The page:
Skip to main content

i can see the music

i mentioned that last sunday i was attending a performance of my good friend eric boivin at the laboratoire phenomena event at the casa del popolo. he was accompanied by fellow sonic artist fourthousandblackbirds [not a literal description] and dom did a video piece to accompany the performance. i agreed to take some photos of the set for posterity, but i've noticed that the one point on which my still new camera struggles is with taking photos in low light without a flash.

since i didn't bring the big camera, i ended up with a lot of photos that were very out of focus and quite psychedelic. in fact, as i was working, i realised that the photos i was taking that were technically "bad" were actually way better than the sharper ones. which got me to playing around to make them even weirder.

in fact, when i saw what i'd done, i had to admit that the "bad" photos did a much better job of conveying the atmosphere of the performance.

so at dom's suggestion, i played around with some basic filters and amplified the weirdness of some of these images even more and now i'm sharing them with you. here is my visual experience of eric boivin + fourthousandblackbirds + dominic f. marceau live.



















clearly i should never be hired as a live photographer. but to be fair, this is what the set should have looked like, if you were able to point one eye backwards to look at the inside of your brain, while keeping the other pointing forward. 

Comments

as long as you're here, why not read more?

mental health mondays :: the war at home

what's worse than being sent off to war when you're barely old enough to order a drink in a bar? making it home only to get poisoned by the government that sent you there. 
although it's certainly not a secret, i don't find that the opiate/ opioid crisis happening in america gets nearly the attention it deserves. at least, what attention it gets just seems to repeat "thousands of people are dying, it's terrible", without ever explaining how things got to the state they are now. there's mention of heroin becoming cheaper, of shameful over-prescriptions and dumping of pills in poorly regulated states/ counties, etc. but too much of the media coverage seems content to say that there's a problem and leave it at that.

one of the things that might be hindering debate is that a very big problem likely has a lot of different causes, which means that it's important to break it down into smaller problems to deal with it. and one of those problems conne…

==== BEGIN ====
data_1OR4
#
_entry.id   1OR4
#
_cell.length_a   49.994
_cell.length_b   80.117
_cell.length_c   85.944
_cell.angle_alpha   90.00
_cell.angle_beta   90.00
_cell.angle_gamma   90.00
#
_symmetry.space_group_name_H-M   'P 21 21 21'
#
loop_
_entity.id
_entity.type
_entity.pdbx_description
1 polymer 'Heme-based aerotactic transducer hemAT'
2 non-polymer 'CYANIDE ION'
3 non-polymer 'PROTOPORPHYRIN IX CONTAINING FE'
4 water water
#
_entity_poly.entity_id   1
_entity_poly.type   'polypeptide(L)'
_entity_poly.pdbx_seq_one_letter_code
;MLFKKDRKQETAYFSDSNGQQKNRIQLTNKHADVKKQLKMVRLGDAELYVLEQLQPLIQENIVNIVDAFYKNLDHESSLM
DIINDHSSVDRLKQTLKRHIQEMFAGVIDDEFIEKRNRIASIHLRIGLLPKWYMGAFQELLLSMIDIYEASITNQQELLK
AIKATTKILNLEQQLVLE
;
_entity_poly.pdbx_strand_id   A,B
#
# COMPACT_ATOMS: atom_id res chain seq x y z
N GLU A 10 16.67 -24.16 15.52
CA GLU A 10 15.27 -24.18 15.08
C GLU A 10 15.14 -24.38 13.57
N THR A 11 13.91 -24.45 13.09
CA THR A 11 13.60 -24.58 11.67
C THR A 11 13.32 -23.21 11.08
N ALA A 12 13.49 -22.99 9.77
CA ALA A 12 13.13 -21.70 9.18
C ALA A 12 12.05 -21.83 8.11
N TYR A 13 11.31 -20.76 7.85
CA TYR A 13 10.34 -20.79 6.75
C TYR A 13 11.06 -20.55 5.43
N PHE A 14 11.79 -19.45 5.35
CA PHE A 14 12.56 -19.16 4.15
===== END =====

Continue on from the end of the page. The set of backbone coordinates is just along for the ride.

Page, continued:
jihadvertising?

i keep seeing this ad for tictac candies:



am i the only one who finds the suicide bomber clown at the end a little unnerving? all the nice natural things like the bunny and the [extinct] woolly mammoth and the fruit get devoured by a trying-to-appear-nonthreatening-but-obviously-psychotic clown who then blows himself up. congratulations, tictac, i think this ad has landed you on about a dozen watch lists.

oh and by the way, showing me that your product will somehow cause my stomach to explode in a rainbow of wtf makes me believe that doing consuming tictacs would be a worse dietary decision than the time i ate two raw eggs and a half a bottle of hot sauce on a dare.

digging for [audio] treasure

my computer tells me that i need to cut down the amount of music stored on my overstuffed hard drive. my ears tell me that that would deprive me of some wonderful listening experiences. 
halifax, nova scotia was not the easiest place to find out about music with limited appeal. it was a very music-centred city, to be sure, but, being smaller, things like noise, industrial, and experimental music struggled to gain a foothold, even as the alternative rock scene exploded in the early nineties. i was lucky enough to have some friends who were happy to share music that they loved, but i knew that there were lots of things that i was missing out on.

with the dawn of the internet, and various types of music sharing, i found myself able to discover bands that i'd heard about, but never managed to track down, from the days of underground cassette culture. and, to my surprise and elation, many of them do very much live up to what i'd imagined from reading descriptions of them in catalo…